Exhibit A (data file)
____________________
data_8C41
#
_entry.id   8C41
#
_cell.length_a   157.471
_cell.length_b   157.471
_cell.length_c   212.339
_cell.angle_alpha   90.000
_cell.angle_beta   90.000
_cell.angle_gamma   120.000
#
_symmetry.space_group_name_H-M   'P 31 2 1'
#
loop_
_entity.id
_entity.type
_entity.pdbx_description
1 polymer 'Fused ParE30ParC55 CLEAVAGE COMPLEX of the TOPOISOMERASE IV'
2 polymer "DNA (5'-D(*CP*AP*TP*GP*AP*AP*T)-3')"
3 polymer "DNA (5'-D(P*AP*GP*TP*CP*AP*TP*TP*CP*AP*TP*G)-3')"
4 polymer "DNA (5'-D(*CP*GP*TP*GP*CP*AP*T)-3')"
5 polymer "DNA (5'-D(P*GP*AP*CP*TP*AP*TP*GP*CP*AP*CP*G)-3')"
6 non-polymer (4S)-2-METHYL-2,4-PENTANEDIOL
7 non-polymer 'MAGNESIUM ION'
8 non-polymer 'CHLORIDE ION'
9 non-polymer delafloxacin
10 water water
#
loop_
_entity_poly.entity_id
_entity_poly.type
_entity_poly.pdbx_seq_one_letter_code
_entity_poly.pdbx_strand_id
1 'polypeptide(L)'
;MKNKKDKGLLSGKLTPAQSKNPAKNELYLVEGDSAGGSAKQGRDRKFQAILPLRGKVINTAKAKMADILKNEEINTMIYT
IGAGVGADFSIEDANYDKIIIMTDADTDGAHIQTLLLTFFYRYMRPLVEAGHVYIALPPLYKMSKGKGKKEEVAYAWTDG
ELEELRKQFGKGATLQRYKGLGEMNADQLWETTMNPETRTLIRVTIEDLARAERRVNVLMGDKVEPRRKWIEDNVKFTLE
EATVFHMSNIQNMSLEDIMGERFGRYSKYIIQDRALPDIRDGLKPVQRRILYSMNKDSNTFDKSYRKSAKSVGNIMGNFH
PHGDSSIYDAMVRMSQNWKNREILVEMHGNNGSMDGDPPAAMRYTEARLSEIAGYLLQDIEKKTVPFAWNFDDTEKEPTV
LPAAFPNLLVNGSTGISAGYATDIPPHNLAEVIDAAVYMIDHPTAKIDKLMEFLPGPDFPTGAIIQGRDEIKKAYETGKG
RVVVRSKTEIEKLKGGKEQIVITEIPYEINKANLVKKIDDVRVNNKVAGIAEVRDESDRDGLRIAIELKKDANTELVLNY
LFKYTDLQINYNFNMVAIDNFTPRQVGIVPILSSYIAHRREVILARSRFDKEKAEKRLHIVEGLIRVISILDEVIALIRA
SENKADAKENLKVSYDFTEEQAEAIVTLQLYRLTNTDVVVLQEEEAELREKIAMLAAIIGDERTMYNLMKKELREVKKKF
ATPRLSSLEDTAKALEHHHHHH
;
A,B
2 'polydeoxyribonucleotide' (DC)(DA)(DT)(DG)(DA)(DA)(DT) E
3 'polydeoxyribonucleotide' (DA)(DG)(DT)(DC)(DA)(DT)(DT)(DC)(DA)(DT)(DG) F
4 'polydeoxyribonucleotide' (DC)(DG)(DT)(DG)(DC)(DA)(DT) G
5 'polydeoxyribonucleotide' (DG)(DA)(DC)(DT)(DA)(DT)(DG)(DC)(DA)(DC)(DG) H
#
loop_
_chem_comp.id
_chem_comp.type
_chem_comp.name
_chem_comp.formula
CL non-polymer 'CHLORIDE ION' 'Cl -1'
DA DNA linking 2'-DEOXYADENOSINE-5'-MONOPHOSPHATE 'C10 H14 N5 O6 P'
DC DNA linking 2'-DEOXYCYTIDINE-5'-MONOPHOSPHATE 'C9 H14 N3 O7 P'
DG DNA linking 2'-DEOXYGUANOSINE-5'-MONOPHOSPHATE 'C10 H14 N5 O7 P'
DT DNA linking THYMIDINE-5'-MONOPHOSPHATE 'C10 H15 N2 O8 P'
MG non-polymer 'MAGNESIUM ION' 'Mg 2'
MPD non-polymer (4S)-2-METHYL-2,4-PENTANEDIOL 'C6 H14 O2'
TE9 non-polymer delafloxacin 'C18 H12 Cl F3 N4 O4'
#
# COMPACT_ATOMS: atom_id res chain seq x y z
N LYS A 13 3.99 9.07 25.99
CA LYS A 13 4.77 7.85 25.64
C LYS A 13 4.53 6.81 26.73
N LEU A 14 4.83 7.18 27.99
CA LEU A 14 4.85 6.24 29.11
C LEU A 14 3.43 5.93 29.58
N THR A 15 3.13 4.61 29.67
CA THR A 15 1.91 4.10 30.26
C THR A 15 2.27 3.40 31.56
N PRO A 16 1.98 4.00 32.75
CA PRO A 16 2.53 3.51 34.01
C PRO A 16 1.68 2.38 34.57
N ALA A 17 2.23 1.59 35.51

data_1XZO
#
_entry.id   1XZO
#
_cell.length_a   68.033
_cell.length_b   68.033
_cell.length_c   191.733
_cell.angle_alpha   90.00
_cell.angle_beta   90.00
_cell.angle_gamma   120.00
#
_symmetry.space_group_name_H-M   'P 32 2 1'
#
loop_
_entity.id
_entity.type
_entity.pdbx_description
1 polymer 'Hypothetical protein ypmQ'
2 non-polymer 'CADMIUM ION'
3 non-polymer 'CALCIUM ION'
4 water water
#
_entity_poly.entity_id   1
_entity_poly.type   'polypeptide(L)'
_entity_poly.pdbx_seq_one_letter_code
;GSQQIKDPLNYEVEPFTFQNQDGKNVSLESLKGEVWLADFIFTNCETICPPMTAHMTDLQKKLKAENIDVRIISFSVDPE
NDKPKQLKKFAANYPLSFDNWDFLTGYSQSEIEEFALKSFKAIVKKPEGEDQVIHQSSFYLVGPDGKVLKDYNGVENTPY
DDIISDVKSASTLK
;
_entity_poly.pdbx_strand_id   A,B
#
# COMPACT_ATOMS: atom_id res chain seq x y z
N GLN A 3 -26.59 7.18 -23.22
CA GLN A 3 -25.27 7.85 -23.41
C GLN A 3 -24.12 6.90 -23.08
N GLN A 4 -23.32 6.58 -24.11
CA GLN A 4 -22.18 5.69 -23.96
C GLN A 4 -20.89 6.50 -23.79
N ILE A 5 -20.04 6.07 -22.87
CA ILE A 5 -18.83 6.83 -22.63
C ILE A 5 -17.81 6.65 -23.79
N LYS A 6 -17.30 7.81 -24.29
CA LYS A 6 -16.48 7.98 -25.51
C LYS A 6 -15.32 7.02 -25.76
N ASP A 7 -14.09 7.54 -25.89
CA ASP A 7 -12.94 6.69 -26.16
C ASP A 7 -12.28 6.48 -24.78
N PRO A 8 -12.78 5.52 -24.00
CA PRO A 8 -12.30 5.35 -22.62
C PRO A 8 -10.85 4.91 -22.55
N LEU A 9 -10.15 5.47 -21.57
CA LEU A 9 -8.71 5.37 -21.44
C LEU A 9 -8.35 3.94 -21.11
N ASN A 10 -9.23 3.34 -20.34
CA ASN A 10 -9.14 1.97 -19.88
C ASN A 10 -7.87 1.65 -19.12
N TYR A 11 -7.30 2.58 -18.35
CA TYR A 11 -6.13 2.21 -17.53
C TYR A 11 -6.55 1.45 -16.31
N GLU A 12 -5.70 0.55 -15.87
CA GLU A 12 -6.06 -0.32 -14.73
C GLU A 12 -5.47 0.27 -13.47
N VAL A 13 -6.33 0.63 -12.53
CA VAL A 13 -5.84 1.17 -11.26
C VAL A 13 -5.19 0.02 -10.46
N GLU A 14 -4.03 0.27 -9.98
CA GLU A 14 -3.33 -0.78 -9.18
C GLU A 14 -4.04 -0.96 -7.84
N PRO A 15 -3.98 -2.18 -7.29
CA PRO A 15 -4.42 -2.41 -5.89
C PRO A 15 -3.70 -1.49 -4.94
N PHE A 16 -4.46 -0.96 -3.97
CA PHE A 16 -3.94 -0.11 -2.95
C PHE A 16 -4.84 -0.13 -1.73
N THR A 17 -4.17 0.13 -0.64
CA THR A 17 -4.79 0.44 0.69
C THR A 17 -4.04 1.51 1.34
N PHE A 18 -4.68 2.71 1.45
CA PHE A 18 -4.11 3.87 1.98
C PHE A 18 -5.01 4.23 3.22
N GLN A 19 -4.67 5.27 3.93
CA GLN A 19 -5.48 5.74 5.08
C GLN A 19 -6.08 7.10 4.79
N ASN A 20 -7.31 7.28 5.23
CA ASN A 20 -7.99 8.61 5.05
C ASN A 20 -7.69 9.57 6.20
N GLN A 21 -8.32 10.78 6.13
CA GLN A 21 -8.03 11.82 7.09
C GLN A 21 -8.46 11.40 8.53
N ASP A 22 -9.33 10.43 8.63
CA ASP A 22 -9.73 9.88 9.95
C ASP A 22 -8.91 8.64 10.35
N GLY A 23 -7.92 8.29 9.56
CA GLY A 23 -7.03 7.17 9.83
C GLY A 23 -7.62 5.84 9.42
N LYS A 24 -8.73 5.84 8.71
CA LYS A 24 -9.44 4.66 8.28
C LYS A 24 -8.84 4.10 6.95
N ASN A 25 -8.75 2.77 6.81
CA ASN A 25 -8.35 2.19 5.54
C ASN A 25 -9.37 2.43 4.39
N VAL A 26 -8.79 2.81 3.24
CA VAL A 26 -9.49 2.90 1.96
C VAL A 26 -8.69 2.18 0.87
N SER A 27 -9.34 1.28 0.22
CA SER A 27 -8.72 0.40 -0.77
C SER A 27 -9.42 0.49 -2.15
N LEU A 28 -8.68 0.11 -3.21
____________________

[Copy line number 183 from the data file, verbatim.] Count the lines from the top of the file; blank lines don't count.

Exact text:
C VAL A 26 -8.69 2.18 0.87